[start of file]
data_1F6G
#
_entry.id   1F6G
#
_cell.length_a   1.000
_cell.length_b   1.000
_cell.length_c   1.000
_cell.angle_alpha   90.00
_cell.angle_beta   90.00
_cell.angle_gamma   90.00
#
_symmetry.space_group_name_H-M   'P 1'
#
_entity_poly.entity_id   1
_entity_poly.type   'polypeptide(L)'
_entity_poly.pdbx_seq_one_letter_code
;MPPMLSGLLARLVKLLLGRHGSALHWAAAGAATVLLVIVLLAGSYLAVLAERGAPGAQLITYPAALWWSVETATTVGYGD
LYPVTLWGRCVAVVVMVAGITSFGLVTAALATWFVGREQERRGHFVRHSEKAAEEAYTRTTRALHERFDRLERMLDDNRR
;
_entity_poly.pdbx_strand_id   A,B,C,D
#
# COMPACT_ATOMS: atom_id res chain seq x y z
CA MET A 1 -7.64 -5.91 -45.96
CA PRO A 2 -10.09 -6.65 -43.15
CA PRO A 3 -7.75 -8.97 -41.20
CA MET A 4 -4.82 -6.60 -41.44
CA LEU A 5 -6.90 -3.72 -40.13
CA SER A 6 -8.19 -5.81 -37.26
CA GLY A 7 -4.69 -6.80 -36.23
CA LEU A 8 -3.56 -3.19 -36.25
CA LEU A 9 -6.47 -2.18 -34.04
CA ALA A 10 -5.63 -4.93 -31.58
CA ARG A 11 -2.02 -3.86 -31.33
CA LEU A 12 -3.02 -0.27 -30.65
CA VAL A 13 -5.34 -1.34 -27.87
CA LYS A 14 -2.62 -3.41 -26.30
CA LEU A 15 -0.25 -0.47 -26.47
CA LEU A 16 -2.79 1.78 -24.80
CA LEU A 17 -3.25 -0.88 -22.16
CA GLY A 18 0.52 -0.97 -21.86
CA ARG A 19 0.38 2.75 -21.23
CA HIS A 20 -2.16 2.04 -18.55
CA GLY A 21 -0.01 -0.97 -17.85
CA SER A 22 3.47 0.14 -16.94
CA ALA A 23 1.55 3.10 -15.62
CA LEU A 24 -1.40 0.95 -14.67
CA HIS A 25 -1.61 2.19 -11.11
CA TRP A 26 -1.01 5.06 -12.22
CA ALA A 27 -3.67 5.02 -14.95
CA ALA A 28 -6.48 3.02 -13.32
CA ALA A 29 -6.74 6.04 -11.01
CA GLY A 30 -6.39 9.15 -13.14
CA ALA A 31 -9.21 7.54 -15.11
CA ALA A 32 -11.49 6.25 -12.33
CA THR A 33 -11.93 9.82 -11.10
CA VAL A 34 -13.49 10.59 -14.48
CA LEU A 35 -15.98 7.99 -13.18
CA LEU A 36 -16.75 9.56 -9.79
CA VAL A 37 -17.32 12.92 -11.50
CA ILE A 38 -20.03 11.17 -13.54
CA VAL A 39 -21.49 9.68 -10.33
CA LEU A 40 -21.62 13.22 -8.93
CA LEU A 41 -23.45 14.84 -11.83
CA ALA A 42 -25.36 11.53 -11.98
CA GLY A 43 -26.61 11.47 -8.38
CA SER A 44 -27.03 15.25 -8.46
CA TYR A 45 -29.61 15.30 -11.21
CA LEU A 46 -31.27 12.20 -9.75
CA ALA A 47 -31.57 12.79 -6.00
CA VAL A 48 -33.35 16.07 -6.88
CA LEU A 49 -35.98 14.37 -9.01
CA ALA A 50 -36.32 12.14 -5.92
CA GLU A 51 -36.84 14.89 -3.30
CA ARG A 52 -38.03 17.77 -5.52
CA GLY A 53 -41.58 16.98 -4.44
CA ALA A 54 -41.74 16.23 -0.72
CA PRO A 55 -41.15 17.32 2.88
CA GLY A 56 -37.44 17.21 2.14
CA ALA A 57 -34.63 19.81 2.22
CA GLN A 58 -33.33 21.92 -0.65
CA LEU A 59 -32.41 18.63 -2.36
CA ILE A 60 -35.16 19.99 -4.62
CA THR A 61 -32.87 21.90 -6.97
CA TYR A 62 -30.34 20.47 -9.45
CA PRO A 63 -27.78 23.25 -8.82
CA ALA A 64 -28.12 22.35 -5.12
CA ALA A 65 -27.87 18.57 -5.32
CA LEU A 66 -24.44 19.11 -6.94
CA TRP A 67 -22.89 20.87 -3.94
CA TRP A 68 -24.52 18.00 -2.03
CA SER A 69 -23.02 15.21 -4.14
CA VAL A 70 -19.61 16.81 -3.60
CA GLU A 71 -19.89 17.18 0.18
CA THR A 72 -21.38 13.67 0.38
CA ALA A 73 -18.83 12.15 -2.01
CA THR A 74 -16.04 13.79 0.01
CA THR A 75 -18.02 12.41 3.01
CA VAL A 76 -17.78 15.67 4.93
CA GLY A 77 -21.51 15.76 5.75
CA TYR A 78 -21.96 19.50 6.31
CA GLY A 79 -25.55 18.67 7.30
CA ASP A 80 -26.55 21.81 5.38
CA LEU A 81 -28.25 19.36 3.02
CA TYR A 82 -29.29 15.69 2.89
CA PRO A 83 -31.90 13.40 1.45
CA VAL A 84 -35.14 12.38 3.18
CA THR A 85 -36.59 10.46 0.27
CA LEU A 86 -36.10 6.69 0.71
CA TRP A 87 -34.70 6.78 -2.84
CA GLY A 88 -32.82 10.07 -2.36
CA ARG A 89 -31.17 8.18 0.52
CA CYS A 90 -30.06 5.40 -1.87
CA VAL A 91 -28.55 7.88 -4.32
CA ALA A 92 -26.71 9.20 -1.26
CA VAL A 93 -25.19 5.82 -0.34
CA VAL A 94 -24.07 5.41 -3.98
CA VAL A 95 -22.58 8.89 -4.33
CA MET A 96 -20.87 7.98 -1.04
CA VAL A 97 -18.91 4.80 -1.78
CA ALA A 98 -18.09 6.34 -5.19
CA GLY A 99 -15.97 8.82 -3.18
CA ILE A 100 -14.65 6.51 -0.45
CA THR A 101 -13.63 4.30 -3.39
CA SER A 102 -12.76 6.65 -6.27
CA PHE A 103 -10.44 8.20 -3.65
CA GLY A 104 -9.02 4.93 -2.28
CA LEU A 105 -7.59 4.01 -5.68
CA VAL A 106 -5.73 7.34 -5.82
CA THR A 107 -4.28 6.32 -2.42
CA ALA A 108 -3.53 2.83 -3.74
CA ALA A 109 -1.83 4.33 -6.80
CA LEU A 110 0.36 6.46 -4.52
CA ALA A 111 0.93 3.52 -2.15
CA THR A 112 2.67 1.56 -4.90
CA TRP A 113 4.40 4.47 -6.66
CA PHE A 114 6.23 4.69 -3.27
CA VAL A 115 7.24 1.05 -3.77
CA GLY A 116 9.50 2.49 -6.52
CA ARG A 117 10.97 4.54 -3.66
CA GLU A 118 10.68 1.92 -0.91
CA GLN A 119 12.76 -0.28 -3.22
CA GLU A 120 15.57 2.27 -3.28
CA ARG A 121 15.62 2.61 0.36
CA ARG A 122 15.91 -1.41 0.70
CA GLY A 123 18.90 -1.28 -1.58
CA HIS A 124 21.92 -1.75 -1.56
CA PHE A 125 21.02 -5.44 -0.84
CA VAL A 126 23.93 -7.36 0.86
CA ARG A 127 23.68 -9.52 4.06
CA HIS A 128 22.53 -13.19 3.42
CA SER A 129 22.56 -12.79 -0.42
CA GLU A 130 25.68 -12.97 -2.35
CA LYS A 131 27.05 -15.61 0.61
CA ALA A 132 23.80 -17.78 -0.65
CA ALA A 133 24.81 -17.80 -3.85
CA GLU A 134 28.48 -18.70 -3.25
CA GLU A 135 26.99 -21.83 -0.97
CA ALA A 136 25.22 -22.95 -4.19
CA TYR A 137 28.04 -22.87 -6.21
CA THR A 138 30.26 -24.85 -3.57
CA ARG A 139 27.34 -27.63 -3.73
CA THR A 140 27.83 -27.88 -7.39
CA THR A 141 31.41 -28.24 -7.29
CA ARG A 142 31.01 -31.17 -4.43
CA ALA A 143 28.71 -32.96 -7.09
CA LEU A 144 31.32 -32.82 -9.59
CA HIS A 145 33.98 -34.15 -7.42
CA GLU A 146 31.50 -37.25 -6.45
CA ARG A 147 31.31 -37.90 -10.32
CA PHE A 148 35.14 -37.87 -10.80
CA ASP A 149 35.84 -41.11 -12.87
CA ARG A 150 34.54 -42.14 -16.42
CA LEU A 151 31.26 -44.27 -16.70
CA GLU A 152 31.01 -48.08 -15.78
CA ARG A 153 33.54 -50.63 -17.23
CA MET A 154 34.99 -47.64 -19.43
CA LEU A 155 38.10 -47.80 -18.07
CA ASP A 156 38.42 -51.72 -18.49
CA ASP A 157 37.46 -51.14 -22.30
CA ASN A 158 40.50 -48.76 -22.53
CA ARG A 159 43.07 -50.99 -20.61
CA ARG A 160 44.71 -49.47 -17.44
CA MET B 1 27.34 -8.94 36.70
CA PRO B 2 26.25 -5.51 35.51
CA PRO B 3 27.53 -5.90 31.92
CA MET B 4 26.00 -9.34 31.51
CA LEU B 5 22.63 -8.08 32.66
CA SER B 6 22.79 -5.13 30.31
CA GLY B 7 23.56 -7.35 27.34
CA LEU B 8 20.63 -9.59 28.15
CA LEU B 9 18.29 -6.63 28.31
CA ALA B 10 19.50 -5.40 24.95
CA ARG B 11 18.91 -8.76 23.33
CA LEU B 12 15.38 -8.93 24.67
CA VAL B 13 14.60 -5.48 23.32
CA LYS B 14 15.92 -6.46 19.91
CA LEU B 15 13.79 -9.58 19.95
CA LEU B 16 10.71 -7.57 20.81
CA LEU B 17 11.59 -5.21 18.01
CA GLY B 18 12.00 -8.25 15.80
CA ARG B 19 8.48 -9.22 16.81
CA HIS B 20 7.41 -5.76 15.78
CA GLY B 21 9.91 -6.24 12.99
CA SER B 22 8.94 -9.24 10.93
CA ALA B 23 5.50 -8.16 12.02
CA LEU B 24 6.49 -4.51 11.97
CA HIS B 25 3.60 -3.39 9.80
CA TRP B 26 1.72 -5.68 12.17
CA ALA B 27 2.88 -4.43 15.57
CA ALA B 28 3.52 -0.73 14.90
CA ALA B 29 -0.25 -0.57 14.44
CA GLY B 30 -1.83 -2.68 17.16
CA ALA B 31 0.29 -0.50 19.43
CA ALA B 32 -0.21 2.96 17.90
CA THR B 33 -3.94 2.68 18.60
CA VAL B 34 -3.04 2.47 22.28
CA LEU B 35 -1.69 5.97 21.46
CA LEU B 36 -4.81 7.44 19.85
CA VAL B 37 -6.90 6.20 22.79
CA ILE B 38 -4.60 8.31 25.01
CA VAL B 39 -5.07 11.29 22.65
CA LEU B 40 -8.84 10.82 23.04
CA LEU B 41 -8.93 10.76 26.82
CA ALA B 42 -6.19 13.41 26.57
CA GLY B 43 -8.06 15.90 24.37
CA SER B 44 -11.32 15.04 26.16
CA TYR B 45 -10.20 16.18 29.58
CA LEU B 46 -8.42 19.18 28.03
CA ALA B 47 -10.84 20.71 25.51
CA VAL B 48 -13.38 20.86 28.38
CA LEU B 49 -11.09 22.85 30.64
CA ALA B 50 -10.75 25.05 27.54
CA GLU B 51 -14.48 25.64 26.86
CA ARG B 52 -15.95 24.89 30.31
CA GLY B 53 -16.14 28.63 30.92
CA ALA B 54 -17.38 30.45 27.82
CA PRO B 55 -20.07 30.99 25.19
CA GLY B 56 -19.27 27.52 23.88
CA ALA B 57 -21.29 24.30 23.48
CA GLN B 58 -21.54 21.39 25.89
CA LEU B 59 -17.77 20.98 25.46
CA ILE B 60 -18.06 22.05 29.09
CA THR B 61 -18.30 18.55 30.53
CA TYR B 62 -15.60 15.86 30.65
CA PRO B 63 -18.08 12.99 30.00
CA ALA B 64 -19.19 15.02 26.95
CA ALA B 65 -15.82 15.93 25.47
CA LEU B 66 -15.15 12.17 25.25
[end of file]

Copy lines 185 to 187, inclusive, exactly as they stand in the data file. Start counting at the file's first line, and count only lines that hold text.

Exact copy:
CA PRO B 3 27.53 -5.90 31.92
CA MET B 4 26.00 -9.34 31.51
CA LEU B 5 22.63 -8.08 32.66